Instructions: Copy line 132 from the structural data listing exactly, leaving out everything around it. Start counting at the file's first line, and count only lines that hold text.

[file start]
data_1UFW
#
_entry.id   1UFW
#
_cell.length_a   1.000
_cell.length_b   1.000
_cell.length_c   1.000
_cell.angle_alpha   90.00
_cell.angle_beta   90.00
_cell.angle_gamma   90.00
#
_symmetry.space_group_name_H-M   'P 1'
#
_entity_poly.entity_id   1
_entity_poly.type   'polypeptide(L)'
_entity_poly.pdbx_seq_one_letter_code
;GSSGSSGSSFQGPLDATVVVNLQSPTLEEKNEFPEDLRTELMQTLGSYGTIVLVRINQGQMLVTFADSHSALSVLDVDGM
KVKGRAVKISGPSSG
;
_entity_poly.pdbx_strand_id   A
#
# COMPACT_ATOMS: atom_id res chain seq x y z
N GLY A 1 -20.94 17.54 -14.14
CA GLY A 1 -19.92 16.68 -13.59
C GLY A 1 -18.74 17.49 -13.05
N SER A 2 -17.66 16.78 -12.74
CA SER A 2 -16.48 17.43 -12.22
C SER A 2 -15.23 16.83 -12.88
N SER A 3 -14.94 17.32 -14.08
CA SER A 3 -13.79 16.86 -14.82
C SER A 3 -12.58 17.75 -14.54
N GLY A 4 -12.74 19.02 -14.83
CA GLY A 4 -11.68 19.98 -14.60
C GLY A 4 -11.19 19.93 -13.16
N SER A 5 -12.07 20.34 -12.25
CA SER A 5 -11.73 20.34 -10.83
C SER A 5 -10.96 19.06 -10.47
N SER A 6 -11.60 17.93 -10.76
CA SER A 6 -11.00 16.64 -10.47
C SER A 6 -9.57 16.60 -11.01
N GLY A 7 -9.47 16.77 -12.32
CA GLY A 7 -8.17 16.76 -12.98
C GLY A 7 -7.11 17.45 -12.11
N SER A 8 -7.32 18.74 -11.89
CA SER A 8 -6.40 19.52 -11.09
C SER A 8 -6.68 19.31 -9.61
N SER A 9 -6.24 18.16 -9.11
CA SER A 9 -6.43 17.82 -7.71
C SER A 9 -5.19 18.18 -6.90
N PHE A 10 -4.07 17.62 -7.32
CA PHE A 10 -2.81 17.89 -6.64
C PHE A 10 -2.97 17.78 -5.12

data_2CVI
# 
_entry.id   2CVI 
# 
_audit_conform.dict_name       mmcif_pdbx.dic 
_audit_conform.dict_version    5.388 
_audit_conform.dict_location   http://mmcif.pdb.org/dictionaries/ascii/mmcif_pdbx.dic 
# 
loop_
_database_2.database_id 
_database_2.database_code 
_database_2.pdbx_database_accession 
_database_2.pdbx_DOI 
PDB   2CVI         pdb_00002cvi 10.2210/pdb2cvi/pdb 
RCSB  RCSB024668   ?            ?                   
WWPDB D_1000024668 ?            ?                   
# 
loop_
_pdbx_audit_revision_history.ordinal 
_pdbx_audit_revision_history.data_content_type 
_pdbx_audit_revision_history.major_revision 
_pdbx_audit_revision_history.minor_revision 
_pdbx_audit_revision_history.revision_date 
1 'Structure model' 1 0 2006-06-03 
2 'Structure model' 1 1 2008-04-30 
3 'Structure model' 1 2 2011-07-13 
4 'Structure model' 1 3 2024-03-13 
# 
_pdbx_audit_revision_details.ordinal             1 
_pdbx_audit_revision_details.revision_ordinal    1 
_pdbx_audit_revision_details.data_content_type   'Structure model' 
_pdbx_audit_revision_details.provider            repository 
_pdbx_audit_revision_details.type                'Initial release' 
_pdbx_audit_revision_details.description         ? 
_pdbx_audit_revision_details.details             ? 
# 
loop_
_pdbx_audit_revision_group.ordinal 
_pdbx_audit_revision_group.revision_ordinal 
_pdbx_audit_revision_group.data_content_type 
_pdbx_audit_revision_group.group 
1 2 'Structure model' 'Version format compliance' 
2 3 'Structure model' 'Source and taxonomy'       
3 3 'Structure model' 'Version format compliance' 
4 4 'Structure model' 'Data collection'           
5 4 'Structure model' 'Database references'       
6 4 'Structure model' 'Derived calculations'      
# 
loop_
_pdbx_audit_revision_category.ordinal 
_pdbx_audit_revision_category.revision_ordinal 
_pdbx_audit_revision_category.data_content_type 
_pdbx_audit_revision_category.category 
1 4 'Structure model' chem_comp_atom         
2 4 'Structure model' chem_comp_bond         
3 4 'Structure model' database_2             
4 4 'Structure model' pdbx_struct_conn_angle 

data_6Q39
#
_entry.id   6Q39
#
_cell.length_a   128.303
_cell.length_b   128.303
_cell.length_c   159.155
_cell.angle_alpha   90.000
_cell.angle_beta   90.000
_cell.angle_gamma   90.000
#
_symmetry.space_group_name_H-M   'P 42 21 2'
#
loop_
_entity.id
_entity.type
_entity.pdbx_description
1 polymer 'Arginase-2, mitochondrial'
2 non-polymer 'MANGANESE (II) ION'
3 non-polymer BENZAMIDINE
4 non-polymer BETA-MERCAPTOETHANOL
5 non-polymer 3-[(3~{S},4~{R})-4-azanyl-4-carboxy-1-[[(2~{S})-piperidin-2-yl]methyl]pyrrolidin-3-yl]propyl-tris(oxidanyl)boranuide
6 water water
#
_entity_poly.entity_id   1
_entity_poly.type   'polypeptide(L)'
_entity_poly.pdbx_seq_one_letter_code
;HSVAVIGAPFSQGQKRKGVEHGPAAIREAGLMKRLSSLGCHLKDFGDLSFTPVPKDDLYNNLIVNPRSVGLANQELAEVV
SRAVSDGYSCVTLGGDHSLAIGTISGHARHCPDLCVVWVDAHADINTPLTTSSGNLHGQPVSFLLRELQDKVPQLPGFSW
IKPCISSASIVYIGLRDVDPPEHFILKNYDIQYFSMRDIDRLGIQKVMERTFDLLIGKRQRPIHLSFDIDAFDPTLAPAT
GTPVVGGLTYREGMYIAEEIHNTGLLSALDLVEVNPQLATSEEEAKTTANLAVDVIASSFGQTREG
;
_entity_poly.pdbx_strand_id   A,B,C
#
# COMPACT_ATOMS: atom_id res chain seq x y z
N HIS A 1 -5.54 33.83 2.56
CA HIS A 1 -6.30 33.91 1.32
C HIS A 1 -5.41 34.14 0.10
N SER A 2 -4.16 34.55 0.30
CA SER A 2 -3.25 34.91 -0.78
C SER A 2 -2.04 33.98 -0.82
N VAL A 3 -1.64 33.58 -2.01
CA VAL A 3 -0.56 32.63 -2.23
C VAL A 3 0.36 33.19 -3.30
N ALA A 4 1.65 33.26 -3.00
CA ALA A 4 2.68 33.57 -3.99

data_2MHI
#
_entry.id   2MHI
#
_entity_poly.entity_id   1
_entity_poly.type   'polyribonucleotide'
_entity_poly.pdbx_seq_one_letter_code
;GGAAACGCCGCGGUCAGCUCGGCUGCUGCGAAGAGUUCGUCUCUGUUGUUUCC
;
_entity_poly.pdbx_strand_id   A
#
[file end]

6 water water